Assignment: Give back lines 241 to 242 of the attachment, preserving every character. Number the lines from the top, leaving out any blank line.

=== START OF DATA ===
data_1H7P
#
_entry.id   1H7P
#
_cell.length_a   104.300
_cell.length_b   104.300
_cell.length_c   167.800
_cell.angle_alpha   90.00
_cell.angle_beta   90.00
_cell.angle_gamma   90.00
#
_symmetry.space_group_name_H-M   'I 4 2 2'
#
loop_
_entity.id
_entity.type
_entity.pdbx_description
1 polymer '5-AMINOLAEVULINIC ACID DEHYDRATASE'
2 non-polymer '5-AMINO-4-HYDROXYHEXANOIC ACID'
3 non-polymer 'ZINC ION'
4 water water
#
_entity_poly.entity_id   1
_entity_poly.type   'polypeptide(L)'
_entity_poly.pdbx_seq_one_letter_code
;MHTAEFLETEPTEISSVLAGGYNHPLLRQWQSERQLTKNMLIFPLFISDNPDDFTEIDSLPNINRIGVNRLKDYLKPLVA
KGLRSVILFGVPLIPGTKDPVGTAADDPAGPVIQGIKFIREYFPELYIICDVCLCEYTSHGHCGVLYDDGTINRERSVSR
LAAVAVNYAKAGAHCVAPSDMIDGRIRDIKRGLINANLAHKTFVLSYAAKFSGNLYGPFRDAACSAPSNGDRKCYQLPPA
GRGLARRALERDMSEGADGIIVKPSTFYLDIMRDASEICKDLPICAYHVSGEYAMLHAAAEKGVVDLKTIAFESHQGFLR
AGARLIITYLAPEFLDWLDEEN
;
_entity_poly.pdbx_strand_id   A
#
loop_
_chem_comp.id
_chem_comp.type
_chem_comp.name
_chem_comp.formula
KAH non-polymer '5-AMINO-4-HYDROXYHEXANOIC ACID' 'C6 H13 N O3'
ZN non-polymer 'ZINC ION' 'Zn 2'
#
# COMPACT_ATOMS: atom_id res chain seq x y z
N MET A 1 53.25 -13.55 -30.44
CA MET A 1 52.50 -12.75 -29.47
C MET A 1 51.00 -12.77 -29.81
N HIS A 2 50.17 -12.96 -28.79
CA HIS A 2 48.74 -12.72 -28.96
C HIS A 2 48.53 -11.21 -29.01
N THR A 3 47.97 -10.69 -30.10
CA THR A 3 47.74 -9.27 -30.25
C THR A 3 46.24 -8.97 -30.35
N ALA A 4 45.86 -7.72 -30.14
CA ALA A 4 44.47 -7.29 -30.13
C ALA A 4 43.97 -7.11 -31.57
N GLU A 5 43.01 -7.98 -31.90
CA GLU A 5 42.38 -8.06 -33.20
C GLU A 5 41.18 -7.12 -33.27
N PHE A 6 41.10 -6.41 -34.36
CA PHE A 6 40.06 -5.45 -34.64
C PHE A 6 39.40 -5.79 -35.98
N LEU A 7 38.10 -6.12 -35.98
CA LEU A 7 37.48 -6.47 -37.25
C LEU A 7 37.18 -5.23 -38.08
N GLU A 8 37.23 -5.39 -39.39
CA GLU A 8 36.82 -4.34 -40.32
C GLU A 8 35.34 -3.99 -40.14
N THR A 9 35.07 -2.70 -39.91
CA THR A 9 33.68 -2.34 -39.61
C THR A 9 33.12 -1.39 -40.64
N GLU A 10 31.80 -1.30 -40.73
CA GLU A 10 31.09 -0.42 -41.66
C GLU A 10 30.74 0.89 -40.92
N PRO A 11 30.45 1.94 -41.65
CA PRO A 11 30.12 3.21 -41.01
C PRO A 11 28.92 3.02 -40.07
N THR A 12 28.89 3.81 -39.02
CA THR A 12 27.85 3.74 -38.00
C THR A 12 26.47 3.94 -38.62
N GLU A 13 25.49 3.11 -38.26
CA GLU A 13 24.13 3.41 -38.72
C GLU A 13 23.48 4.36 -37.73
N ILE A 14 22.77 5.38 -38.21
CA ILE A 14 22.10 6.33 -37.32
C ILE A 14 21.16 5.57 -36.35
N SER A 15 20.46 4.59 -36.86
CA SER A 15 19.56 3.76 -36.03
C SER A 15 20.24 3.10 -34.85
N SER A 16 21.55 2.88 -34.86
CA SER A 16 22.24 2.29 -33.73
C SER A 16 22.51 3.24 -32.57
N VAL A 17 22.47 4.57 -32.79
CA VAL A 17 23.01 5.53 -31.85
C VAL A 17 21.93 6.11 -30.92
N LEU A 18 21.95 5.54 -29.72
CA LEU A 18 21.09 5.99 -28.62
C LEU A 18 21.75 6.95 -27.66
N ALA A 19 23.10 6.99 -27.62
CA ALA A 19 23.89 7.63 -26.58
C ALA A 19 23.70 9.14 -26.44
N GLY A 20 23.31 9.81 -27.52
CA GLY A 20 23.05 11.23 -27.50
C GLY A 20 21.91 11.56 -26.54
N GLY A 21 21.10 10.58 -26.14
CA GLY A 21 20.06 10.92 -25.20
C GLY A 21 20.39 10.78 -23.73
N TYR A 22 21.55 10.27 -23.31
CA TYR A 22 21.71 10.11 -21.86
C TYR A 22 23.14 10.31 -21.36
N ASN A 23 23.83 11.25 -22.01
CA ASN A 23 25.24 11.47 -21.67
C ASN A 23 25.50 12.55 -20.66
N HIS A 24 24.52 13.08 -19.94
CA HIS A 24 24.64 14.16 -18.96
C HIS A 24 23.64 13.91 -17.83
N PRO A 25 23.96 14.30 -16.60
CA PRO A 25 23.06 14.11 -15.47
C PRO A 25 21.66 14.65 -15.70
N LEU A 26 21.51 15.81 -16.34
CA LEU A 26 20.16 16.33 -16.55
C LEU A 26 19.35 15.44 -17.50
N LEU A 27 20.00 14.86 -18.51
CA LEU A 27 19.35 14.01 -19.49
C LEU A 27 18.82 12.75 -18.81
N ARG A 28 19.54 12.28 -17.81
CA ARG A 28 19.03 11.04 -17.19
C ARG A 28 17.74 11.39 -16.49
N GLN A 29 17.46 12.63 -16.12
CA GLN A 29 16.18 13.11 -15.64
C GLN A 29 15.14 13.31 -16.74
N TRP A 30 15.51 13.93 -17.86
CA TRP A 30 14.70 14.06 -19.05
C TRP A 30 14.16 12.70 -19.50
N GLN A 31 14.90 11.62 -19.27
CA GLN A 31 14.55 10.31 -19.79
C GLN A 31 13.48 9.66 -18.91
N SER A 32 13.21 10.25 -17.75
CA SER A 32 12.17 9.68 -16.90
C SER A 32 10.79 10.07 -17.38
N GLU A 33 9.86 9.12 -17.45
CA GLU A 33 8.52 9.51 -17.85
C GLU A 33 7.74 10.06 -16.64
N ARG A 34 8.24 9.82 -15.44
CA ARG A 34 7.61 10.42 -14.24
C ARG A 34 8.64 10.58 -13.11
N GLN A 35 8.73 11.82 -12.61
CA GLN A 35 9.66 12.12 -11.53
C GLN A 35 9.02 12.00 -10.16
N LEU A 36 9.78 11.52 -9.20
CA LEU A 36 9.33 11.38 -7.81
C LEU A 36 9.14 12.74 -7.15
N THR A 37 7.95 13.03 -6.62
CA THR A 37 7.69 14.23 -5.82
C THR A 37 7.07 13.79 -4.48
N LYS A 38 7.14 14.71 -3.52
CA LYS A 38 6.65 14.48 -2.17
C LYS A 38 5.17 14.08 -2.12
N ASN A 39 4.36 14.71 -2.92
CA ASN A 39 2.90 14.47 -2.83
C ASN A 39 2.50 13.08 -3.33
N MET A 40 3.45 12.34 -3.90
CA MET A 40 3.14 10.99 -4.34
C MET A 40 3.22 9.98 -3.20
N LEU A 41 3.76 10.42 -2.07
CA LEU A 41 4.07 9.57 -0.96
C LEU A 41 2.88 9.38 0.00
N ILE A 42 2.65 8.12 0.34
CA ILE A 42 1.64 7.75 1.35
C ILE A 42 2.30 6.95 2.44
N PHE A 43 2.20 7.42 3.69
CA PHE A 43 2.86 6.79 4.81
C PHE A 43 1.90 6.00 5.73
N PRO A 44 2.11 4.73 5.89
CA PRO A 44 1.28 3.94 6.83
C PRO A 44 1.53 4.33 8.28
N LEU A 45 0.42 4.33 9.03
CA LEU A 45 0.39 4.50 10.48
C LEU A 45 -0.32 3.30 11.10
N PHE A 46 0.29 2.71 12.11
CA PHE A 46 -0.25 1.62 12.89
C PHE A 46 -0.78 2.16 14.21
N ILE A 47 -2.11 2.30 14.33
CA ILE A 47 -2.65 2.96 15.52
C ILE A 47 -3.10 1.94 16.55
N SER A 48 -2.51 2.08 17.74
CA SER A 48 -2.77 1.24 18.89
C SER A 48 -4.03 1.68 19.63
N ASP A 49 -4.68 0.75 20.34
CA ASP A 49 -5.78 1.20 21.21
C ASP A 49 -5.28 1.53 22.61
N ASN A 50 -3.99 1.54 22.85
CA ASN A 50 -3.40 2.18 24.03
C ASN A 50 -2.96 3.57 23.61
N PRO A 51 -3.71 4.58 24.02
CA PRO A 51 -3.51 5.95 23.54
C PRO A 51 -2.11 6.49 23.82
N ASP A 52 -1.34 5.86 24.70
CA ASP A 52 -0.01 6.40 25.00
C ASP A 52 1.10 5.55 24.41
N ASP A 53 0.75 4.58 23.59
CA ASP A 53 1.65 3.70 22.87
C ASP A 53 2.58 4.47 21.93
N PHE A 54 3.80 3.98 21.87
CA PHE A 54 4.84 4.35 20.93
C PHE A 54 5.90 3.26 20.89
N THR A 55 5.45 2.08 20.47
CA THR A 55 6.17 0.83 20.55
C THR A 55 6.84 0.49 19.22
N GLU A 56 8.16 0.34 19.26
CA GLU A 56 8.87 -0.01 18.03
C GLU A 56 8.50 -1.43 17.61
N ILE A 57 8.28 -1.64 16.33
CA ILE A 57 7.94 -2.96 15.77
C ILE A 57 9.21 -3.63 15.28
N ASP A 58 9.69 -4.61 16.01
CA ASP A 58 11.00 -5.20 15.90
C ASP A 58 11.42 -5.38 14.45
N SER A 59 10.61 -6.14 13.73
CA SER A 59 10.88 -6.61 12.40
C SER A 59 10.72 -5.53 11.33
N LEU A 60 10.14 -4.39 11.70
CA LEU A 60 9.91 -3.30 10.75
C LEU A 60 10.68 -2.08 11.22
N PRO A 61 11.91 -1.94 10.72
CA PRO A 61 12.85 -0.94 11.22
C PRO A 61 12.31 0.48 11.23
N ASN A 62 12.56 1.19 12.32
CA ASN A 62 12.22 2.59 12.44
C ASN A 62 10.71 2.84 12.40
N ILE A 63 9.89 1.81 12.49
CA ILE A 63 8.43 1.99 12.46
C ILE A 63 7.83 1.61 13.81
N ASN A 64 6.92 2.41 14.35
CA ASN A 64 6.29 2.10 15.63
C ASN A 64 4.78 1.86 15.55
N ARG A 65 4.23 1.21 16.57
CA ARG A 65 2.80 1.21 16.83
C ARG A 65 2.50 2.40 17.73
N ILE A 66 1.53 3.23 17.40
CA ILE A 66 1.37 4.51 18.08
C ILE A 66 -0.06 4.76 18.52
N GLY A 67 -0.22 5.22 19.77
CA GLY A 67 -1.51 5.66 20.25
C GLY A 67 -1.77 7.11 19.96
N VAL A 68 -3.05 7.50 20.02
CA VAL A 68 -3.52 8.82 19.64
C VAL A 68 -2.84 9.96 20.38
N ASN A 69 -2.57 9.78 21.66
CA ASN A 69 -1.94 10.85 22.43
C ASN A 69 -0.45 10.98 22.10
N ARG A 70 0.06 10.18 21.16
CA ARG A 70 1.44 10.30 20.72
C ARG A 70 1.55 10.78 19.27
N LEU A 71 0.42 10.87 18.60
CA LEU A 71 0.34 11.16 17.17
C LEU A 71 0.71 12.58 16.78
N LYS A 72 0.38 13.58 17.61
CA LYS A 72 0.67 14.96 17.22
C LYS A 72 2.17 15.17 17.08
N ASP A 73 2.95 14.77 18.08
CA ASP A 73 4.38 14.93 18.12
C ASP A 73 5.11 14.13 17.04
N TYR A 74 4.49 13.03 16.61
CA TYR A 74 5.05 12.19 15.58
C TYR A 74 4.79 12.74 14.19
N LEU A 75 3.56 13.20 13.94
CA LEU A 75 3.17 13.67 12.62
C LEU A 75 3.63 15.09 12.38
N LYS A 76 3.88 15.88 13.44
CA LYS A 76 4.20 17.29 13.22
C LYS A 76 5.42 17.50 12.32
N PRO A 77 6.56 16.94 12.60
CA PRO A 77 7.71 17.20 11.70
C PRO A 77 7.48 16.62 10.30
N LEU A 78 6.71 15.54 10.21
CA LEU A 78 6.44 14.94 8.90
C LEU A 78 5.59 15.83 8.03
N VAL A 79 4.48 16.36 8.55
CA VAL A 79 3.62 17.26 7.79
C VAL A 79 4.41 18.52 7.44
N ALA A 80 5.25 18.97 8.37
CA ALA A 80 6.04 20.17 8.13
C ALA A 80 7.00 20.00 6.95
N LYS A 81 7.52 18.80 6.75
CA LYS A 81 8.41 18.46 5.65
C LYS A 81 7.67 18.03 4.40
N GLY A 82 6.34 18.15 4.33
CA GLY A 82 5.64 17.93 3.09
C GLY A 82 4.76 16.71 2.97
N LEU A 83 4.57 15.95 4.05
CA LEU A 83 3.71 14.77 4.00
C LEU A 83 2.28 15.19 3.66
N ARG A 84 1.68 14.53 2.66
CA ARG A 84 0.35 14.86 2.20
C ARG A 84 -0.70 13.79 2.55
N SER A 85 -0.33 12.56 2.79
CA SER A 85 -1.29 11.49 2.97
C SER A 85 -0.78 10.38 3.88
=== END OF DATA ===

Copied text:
N GLY A 67 -0.22 5.22 19.77
CA GLY A 67 -1.51 5.66 20.25